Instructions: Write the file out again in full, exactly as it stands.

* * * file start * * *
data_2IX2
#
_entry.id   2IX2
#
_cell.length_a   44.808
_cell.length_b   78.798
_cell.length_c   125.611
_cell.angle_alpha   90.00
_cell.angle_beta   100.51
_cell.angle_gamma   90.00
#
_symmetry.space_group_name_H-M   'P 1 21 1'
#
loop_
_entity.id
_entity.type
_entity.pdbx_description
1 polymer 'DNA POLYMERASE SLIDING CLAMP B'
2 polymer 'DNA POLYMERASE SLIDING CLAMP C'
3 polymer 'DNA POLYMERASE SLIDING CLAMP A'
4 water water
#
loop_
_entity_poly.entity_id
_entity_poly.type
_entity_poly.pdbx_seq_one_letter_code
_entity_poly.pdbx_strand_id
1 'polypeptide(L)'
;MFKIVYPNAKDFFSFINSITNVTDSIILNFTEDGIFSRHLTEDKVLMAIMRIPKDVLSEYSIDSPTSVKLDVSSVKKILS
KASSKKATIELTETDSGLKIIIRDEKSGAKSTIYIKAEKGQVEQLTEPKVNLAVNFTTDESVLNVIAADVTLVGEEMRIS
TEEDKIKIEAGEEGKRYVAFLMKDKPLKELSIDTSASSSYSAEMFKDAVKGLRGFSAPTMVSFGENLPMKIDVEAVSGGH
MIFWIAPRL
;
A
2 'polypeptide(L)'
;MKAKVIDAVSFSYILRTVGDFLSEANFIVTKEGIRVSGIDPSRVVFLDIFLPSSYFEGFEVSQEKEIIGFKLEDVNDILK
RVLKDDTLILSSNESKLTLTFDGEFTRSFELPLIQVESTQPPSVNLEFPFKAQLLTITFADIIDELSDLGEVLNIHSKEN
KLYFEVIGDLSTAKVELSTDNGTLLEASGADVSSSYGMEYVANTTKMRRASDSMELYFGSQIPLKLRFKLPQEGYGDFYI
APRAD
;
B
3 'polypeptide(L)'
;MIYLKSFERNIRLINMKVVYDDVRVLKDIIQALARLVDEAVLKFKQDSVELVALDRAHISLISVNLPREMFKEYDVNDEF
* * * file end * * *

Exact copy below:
data_2IX2
#
_entry.id   2IX2
#
_cell.length_a   44.808
_cell.length_b   78.798
_cell.length_c   125.611
_cell.angle_alpha   90.00
_cell.angle_beta   100.51
_cell.angle_gamma   90.00
#
_symmetry.space_group_name_H-M   'P 1 21 1'
#
loop_
_entity.id
_entity.type
_entity.pdbx_description
1 polymer 'DNA POLYMERASE SLIDING CLAMP B'
2 polymer 'DNA POLYMERASE SLIDING CLAMP C'
3 polymer 'DNA POLYMERASE SLIDING CLAMP A'
4 water water
#
loop_
_entity_poly.entity_id
_entity_poly.type
_entity_poly.pdbx_seq_one_letter_code
_entity_poly.pdbx_strand_id
1 'polypeptide(L)'
;MFKIVYPNAKDFFSFINSITNVTDSIILNFTEDGIFSRHLTEDKVLMAIMRIPKDVLSEYSIDSPTSVKLDVSSVKKILS
KASSKKATIELTETDSGLKIIIRDEKSGAKSTIYIKAEKGQVEQLTEPKVNLAVNFTTDESVLNVIAADVTLVGEEMRIS
TEEDKIKIEAGEEGKRYVAFLMKDKPLKELSIDTSASSSYSAEMFKDAVKGLRGFSAPTMVSFGENLPMKIDVEAVSGGH
MIFWIAPRL
;
A
2 'polypeptide(L)'
;MKAKVIDAVSFSYILRTVGDFLSEANFIVTKEGIRVSGIDPSRVVFLDIFLPSSYFEGFEVSQEKEIIGFKLEDVNDILK
RVLKDDTLILSSNESKLTLTFDGEFTRSFELPLIQVESTQPPSVNLEFPFKAQLLTITFADIIDELSDLGEVLNIHSKEN
KLYFEVIGDLSTAKVELSTDNGTLLEASGADVSSSYGMEYVANTTKMRRASDSMELYFGSQIPLKLRFKLPQEGYGDFYI
APRAD
;
B
3 'polypeptide(L)'
;MIYLKSFERNIRLINMKVVYDDVRVLKDIIQALARLVDEAVLKFKQDSVELVALDRAHISLISVNLPREMFKEYDVNDEF